Los Angeles coach Marc Crawford
knows what it takes to win the Stanley Cup. As a player with the Vancouver Canucks
, Crawford advanced to the Stanley Cup in 1982 before his Canucks lost to the Islanders. As a coach, he won the Stanley Cup, leading the Colorado Avalanche
to the 1996 crown, defeating Florida in four games.
Now the coach of the Los Angeles Kings
, Crawford has agreed to share his expertise with NHL.com in breaking down the 2008 Stanley Cup Final between the Detroit Red Wings
and the Pittsburgh Penguins
from a coach's viewpoint.
In his NHL.com exclusive analysis of Pittsburgh's 3-2 victory Wednesday against Detroit in Game 3 at Mellon Arena, Crawford breaks down the game from both sides and gives his own insight into the ebb and flow of the series' most-entertaining game to date.
The change in scenery brought about a corresponding shift in the dynamic of the series, as the Pittsburgh Penguins
got their first goal, and first win of the series, on their home ice at Mellon Arena. Now, they have begun to claw their way back into the series, a fight that will be continued Saturday night in Game 4.
"I do believe that Pittsburgh was nervous in that first period and I do believe that (goalie Marc-Andre) Fleury had to be at his best because let's face it Detroit was playing with so much confidence, absolute top of their game heading into that game last night that they played like it for the first 10 or 15 minutes of the first period," he said. "And I thought the second part of the game that was really the telling part of the game was when Pittsburgh took over."
Crawford, in addition to watching the game tactically and analytically, also watched as a fan and was thoroughly entertained by a marquee matchup on hockey's brightest stage.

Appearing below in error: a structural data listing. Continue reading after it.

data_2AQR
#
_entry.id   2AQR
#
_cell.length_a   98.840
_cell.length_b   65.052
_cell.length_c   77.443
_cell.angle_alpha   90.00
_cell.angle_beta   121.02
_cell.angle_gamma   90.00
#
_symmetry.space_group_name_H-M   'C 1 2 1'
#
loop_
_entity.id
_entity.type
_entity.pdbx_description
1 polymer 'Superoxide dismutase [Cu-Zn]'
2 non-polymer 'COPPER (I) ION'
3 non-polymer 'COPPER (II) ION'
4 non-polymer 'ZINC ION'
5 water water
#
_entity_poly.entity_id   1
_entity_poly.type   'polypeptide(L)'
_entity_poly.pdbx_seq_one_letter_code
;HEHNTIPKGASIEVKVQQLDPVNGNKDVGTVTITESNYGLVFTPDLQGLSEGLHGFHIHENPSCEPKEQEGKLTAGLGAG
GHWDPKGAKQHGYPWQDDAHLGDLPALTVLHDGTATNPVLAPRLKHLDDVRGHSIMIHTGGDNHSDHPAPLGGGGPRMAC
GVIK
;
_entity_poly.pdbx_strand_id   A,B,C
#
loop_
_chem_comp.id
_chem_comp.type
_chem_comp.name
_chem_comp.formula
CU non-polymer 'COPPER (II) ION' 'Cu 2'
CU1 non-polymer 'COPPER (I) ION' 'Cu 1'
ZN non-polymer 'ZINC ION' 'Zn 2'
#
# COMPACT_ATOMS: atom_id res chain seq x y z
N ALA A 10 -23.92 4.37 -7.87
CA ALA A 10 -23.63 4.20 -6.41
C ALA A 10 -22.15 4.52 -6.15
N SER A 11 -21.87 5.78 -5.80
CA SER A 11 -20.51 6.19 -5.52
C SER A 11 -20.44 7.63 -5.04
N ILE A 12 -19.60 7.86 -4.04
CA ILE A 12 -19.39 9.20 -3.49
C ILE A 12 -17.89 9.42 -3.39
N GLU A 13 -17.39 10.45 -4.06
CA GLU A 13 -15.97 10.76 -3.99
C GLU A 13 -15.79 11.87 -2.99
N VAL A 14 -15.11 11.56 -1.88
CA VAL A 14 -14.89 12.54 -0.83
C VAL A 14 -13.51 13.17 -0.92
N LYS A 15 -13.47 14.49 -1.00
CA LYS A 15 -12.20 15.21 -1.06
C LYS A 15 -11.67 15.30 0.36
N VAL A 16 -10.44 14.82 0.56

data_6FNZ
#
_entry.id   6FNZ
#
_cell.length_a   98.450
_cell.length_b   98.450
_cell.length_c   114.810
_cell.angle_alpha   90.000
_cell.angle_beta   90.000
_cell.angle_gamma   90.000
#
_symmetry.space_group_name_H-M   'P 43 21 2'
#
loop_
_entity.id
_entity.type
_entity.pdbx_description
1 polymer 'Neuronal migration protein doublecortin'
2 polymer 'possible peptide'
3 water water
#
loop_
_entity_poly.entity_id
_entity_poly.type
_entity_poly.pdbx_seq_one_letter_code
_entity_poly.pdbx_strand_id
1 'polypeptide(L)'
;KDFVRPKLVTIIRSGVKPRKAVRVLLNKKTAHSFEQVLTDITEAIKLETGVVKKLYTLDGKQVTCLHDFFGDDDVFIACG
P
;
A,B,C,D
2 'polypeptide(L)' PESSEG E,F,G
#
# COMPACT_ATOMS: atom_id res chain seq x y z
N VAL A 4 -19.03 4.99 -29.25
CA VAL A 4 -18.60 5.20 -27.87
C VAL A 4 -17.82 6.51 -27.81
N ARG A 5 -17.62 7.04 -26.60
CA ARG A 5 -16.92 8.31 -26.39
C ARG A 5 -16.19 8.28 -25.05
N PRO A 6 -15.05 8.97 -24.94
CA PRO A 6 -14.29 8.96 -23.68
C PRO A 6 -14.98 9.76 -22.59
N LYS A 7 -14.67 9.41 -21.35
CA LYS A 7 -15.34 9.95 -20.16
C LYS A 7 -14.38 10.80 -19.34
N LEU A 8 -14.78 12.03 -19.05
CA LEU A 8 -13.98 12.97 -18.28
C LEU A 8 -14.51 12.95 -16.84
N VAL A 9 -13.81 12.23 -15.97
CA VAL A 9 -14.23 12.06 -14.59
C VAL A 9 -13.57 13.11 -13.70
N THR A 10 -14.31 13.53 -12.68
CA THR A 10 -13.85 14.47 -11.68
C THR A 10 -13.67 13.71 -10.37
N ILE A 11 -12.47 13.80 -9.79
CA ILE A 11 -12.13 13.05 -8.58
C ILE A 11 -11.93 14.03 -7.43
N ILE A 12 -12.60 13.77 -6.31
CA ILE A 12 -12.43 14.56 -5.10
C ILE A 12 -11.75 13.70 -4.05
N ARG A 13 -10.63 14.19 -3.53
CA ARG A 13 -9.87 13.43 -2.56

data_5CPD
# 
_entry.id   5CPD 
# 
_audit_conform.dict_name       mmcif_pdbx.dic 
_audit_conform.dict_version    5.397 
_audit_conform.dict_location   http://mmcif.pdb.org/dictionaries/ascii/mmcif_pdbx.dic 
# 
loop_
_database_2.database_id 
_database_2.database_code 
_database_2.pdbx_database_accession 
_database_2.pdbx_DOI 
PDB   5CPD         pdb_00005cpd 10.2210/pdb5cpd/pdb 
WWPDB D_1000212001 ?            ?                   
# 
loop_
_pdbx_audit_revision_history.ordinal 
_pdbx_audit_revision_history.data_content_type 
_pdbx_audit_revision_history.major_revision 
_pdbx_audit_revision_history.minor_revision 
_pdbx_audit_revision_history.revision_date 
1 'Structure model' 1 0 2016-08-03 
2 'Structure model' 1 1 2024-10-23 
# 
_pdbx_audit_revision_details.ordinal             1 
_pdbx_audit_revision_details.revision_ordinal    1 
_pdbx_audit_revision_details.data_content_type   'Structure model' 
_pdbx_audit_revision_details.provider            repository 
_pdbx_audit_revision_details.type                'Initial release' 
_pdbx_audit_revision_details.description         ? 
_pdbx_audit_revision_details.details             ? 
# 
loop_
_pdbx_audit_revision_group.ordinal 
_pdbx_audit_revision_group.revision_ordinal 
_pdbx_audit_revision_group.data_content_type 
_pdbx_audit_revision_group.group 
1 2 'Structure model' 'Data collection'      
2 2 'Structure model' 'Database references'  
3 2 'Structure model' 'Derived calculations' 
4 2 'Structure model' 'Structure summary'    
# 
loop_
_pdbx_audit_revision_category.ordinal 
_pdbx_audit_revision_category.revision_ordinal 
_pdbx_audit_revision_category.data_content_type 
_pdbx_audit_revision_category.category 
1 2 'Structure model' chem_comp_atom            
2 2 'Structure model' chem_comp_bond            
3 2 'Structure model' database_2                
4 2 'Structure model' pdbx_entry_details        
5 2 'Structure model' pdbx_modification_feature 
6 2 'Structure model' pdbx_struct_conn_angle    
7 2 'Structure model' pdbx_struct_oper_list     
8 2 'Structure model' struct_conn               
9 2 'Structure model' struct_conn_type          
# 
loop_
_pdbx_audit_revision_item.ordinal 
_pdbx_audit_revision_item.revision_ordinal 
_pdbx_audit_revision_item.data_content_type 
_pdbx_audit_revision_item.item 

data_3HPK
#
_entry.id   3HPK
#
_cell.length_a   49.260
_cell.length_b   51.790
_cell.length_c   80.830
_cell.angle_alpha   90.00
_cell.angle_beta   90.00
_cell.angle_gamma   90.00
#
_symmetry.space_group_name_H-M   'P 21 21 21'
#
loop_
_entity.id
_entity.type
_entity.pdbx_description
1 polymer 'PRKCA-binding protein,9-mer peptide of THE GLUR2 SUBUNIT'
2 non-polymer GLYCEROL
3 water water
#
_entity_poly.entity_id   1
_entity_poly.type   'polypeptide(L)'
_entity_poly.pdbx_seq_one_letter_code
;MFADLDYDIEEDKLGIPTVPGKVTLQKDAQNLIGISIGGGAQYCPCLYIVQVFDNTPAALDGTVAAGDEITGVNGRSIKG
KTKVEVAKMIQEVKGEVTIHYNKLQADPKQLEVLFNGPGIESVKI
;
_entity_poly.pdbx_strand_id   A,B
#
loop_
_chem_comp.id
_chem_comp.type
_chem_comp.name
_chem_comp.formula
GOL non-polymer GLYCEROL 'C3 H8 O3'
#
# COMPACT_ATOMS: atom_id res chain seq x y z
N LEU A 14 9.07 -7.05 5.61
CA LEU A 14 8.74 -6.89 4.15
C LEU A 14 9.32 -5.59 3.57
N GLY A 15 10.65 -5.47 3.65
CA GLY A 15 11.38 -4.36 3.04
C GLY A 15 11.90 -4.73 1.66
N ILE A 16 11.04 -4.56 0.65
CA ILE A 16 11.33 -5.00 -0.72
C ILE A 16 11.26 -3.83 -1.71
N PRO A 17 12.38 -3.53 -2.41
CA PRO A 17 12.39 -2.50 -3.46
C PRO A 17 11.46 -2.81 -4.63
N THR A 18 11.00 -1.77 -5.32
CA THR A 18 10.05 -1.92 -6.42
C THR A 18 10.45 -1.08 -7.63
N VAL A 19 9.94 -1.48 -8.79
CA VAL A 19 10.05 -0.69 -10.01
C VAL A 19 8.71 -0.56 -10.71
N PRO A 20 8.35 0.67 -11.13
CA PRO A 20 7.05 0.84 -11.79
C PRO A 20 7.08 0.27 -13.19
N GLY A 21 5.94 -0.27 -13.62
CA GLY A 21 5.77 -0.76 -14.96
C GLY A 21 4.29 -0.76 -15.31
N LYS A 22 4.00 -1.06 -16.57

"It was an entertaining game; I don't think it's the best of the series. I think the best game is going to be Game 4 and I hope we'll be able to say that about Game 5 when it comes around," he said.
Before that, however, listen to Crawford's exclusive commentary on Game 3, including:
- In a matchup of two teams full of superstars, it was indeed the superstars who stood out -- a fact good for the fans, the teams, and the League as a whole.
- Mike Babcock's post-game comments about mistakes he made on playing his top guys "too much."
- The effectiveness of Pittsburgh's game plan of taking every opportunity to hit the Red Wing forwards, and seeing if that will play a role deeper in the series.
- The possibility of Tomas Holmstrom missing Game 4, and how that will affect the Detroit attack.
- Michel Therrien's uniting of his "big 3" line of Marian Hossa, Sidney Crosby and Evgeni Malkin, and the affect it had on the game as a whole.
- The way the game itself seemed to have been played out as three separate games within a game, and how a coach can utilize his players and lines to either combat or bolster the shifts of momentum within a game.
You can hear Crawford's interview here:
Roarke interviews Crawford